Anomalous translational diffusion and subdiffusion, respectively, is a breakdown of the laws of mass action. As opposed to normal translational diffusion, in which the movement of molecules is not correlated with their previous position, anomalous translational diffusion molecules are spatially and temporally correlated.
This spatio-temporal correlation reflects a fundamentally different behavior compared with the one in dilute or very dilute solution, which, for example, affects the spread of molecules within live cells.
Until now, characterization of translational diffusion in live cells has relied almost exclusively on measurements of constant translational diffusion coefficients. There is some evidence that in live cells the apparent translational diffusion coefficients may not be constant, but instead can vary over time, even for inert molecules.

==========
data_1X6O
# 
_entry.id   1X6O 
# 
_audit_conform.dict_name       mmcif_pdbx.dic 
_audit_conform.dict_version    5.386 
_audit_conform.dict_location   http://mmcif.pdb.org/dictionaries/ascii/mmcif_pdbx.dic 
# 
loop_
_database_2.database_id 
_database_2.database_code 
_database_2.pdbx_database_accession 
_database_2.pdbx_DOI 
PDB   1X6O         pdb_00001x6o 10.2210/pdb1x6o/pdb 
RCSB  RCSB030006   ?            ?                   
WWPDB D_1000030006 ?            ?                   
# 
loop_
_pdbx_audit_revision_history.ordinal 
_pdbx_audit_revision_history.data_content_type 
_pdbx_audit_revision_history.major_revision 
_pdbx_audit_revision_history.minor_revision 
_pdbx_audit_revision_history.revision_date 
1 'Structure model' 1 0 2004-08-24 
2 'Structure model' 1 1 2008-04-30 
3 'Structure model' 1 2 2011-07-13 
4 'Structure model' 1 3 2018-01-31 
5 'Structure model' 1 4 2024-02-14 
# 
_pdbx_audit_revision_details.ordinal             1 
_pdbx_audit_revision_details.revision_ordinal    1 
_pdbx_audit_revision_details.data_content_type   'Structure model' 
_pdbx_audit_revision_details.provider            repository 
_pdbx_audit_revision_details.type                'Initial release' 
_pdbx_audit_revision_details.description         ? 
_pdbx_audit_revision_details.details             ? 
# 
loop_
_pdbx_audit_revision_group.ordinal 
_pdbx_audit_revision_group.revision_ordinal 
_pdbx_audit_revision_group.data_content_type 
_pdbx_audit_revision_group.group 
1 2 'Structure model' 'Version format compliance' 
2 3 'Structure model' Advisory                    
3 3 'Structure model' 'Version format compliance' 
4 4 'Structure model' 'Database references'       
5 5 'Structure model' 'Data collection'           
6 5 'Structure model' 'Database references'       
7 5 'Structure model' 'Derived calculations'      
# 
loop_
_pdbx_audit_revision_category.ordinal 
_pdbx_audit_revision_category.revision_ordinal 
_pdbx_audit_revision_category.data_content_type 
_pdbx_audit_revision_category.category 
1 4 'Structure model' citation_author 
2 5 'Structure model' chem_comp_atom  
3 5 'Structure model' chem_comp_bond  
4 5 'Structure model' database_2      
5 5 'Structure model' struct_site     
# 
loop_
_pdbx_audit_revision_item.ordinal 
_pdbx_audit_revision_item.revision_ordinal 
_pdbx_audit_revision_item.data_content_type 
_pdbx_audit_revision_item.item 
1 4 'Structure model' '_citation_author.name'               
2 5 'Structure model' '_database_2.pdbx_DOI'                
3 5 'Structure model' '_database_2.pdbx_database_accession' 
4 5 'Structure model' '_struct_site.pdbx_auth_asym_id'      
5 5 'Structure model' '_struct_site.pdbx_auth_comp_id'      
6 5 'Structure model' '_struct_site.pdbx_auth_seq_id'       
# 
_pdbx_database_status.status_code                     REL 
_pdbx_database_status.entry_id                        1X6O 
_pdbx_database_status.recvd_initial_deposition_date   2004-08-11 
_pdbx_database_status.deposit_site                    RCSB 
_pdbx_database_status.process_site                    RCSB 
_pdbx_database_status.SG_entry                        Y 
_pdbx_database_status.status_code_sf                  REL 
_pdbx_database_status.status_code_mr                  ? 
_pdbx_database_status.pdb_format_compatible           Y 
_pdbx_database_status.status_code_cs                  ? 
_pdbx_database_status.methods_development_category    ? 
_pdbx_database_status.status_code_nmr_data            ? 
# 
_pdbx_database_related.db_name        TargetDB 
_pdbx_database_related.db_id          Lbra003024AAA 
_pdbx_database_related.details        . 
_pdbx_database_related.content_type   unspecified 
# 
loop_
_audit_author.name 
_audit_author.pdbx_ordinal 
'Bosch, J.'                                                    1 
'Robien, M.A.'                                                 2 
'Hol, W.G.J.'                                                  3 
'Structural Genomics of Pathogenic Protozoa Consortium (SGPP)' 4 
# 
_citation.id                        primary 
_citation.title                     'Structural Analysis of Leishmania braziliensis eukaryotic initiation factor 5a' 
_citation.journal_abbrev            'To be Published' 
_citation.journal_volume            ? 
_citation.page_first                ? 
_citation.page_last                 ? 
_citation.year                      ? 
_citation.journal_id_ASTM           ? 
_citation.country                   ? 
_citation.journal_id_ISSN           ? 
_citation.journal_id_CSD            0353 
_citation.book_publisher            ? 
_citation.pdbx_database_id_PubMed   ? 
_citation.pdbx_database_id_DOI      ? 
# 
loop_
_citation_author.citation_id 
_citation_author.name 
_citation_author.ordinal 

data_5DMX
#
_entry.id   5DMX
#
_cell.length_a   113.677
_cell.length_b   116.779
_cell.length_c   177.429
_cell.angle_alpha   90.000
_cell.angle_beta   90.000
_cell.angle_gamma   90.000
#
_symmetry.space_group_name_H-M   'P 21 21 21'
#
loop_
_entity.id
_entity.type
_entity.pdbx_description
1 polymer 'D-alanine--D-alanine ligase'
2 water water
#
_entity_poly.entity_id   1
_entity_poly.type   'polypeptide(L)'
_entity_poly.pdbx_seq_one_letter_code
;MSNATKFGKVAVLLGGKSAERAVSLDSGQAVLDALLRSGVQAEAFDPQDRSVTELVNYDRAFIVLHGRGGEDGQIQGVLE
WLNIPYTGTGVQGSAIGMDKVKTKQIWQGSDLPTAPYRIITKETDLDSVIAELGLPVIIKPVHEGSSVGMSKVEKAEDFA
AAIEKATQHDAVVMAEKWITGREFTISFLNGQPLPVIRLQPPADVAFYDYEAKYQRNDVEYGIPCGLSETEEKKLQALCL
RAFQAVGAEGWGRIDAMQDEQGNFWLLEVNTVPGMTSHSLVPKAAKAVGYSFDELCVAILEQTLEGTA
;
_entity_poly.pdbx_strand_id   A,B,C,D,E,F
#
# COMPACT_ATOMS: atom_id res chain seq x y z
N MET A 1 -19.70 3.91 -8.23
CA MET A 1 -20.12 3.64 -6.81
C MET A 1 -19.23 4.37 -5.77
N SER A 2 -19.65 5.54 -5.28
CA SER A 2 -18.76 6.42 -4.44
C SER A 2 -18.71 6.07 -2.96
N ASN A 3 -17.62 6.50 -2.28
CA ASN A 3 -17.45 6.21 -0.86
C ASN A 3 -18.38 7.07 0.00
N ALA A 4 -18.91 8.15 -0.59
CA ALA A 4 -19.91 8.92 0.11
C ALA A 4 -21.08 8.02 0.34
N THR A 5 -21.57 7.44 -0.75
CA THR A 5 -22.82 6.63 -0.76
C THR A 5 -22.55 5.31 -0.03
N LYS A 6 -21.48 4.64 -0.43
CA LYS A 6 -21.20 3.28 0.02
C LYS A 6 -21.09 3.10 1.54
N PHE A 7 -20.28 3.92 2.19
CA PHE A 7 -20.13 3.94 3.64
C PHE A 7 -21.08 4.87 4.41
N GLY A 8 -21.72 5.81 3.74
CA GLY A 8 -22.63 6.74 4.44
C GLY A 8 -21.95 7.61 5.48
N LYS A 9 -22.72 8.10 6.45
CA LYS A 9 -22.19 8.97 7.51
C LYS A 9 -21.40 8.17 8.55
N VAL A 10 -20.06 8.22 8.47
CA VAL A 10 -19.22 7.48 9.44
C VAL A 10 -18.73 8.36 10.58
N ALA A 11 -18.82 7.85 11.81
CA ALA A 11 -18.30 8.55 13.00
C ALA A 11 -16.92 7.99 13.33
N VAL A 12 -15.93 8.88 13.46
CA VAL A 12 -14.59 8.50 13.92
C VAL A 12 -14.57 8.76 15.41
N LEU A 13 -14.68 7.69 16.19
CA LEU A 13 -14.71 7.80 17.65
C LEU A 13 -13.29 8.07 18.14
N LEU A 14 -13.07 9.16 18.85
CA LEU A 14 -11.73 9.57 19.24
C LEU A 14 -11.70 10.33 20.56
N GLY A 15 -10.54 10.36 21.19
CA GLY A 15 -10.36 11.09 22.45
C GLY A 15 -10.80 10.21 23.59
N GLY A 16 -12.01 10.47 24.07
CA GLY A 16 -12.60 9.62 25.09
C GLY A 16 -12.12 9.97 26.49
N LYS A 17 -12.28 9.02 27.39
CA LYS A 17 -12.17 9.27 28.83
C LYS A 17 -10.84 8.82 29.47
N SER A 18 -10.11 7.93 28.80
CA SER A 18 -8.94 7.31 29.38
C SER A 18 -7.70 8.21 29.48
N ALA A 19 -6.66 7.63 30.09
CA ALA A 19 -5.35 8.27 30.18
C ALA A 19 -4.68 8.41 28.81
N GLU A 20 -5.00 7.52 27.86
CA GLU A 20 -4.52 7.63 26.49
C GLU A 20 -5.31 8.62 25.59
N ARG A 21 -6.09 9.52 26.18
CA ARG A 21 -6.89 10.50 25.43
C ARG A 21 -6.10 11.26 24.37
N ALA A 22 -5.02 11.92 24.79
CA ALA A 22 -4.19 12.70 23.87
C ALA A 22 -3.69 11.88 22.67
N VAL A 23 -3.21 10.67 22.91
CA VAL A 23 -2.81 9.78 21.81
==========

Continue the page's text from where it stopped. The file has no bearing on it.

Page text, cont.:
In order to take account of temporal randomness of molecular interaction, i.e. time (rate)-dependent sources of anomalous translational diffusion behavior, we decoupled spatial and temporal coordinates of anomalous diffusion. The exponent α (alpha) now quantifies the crowding conditions (spatial heterogeneity) and the exponent γ (gamma) the temporal heterogeneity in anomalous diffusion.
Knowing the crowding parameter α (alpha) for the cell type as well as the cellular compartment, the heterogeneous parameter γ (gamma) can be extracted from the measurements in the presence of the interacting reaction partner, e.g. ligand, for the same (fixed) α value.
Fluorescence correlation spectroscopy (FCS) and two-color fluorescence cross-correlation spectroscopy (FCCS) are the methods of choice for measuring the exponents of anomalous subdiffusive translational motion of molecules in live cells as demonstrated for the first time.